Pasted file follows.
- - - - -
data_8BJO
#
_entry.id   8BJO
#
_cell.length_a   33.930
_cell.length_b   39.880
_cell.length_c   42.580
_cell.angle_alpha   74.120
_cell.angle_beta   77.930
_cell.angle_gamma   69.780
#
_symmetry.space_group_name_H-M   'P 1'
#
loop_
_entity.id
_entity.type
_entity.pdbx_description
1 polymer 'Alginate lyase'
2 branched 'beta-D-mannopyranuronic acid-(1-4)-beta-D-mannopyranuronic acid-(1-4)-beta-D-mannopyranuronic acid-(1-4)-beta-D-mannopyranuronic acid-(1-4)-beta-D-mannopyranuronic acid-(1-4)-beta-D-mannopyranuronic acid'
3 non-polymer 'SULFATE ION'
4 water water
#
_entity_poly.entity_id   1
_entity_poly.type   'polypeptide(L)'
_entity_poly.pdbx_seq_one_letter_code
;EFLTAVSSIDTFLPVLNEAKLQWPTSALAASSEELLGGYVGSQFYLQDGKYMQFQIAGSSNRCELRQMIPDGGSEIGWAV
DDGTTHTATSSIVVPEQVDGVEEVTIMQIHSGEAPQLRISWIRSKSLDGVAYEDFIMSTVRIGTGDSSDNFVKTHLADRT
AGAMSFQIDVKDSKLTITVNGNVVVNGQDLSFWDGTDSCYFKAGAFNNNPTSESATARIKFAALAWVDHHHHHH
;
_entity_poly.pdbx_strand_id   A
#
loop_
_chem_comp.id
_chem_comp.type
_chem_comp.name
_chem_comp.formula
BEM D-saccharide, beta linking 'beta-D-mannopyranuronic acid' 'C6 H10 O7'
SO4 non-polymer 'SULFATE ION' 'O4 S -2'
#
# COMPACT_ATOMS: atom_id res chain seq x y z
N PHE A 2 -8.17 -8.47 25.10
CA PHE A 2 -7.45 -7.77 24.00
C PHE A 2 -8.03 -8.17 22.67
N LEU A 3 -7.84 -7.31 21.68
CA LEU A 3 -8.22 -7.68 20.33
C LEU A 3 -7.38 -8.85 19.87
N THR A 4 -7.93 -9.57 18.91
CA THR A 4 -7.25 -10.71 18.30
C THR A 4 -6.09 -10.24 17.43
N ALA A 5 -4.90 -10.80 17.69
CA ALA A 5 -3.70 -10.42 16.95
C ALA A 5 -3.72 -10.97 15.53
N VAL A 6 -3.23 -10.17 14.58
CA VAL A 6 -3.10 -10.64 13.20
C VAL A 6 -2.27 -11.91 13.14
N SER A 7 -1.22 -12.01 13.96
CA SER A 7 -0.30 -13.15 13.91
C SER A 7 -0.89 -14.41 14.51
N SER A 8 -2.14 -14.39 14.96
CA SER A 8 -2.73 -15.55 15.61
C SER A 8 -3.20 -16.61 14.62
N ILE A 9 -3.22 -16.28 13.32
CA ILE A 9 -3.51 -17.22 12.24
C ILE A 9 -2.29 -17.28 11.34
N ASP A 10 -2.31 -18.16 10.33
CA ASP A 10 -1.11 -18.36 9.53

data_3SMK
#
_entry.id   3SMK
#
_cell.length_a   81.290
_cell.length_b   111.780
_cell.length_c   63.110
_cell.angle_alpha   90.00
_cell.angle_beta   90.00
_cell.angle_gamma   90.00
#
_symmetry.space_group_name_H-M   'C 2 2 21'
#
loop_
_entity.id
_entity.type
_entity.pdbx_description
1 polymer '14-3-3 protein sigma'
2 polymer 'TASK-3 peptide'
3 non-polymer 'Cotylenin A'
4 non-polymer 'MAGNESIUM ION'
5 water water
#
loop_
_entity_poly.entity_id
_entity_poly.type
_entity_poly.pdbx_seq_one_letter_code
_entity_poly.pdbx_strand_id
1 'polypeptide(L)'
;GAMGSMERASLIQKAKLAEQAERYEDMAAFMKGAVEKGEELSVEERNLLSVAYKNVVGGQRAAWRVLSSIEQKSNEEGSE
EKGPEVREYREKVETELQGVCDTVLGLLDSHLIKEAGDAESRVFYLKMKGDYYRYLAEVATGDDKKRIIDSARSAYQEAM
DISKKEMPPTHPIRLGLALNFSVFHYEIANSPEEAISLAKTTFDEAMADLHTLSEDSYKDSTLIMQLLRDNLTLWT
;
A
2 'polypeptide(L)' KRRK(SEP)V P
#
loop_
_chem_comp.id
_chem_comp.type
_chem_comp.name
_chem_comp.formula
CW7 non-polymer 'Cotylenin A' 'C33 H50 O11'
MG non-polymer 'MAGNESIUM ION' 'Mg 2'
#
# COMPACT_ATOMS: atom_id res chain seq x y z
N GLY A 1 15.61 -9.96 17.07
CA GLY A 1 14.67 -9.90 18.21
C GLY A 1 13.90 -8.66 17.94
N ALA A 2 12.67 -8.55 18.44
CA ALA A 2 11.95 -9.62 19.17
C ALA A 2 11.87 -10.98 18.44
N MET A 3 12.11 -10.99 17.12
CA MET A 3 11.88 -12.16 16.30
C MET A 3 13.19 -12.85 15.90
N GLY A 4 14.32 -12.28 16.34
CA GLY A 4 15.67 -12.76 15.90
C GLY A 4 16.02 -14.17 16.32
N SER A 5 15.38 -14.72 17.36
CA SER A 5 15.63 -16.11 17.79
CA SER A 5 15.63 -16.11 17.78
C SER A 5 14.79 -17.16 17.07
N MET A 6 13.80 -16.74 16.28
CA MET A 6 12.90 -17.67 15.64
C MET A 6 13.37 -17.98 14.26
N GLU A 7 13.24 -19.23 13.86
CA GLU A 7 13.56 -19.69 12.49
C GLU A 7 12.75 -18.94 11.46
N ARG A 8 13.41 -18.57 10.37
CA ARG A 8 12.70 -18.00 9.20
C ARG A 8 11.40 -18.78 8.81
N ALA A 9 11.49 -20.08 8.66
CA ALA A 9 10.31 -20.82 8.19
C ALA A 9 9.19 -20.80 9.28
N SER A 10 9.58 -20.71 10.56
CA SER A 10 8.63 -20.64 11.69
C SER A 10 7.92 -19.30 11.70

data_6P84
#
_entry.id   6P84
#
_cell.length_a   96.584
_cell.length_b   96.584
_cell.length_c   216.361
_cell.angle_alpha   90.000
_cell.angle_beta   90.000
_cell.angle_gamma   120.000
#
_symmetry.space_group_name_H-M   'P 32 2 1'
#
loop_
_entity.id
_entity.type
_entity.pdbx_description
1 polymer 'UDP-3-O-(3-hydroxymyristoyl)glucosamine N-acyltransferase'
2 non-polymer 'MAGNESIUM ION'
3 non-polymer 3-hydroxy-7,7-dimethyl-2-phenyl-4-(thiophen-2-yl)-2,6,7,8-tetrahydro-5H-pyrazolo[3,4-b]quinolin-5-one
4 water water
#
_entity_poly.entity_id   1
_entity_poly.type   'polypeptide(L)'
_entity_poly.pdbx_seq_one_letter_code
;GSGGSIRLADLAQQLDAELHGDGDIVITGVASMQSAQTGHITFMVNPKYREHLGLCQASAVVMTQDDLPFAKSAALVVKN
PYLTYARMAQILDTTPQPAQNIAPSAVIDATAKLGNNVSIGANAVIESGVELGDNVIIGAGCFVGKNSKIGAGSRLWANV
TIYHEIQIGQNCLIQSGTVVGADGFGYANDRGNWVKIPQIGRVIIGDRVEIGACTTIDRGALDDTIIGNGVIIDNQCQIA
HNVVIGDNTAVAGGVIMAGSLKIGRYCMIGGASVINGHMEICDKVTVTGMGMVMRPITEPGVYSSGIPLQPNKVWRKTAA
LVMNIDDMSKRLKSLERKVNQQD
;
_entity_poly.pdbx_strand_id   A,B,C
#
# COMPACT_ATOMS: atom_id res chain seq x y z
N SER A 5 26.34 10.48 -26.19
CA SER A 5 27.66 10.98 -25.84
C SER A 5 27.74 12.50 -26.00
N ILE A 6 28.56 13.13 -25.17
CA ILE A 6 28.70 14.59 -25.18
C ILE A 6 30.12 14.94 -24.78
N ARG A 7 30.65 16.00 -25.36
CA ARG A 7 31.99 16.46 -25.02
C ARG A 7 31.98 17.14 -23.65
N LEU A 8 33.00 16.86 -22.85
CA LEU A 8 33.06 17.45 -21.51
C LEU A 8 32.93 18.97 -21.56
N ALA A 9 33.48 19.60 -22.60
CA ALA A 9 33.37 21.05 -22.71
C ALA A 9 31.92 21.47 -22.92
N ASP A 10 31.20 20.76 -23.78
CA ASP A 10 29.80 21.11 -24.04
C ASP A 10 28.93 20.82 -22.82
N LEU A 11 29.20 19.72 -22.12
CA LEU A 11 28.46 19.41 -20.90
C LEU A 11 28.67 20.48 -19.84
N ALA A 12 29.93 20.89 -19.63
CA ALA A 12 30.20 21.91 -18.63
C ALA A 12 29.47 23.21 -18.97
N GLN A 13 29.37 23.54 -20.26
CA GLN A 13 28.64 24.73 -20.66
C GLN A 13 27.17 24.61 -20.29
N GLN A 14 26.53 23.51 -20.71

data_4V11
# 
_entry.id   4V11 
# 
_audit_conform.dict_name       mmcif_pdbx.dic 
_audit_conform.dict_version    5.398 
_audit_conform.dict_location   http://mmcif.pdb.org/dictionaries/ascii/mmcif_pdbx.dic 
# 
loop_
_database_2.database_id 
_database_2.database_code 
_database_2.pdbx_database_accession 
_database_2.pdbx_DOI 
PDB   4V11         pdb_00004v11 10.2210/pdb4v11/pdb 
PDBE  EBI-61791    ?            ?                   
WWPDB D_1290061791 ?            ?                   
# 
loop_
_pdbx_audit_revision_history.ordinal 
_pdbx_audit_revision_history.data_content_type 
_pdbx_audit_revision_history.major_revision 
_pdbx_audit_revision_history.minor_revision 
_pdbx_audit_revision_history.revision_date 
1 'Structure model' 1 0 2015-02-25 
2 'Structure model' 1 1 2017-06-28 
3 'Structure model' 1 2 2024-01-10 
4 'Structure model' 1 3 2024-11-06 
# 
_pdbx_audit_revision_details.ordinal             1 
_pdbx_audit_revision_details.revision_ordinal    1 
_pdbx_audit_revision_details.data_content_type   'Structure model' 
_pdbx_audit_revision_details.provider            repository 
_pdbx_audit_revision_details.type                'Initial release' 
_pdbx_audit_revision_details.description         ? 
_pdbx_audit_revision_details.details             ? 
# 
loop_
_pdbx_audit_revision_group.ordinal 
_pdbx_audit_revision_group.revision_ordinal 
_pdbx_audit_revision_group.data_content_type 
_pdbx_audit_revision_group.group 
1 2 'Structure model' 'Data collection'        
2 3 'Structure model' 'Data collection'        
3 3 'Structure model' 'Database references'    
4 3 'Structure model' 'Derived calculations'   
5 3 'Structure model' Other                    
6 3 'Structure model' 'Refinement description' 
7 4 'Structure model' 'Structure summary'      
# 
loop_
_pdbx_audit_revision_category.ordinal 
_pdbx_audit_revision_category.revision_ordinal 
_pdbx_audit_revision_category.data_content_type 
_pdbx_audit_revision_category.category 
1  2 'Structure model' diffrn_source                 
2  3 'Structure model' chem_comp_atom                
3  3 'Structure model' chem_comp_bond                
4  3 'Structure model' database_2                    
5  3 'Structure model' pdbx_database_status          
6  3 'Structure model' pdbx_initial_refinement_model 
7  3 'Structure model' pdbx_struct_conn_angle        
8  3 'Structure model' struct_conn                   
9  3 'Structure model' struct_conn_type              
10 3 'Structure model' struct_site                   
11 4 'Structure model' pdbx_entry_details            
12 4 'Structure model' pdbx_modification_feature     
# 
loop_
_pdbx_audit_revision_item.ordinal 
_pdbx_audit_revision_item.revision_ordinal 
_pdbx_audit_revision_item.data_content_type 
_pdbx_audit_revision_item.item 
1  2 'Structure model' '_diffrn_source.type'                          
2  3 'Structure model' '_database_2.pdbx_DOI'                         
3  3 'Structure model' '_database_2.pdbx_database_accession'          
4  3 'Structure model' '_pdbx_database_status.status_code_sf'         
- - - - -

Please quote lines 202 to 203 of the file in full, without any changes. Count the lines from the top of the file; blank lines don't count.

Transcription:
CA GLN A 13 28.64 24.73 -20.66
C GLN A 13 27.17 24.61 -20.29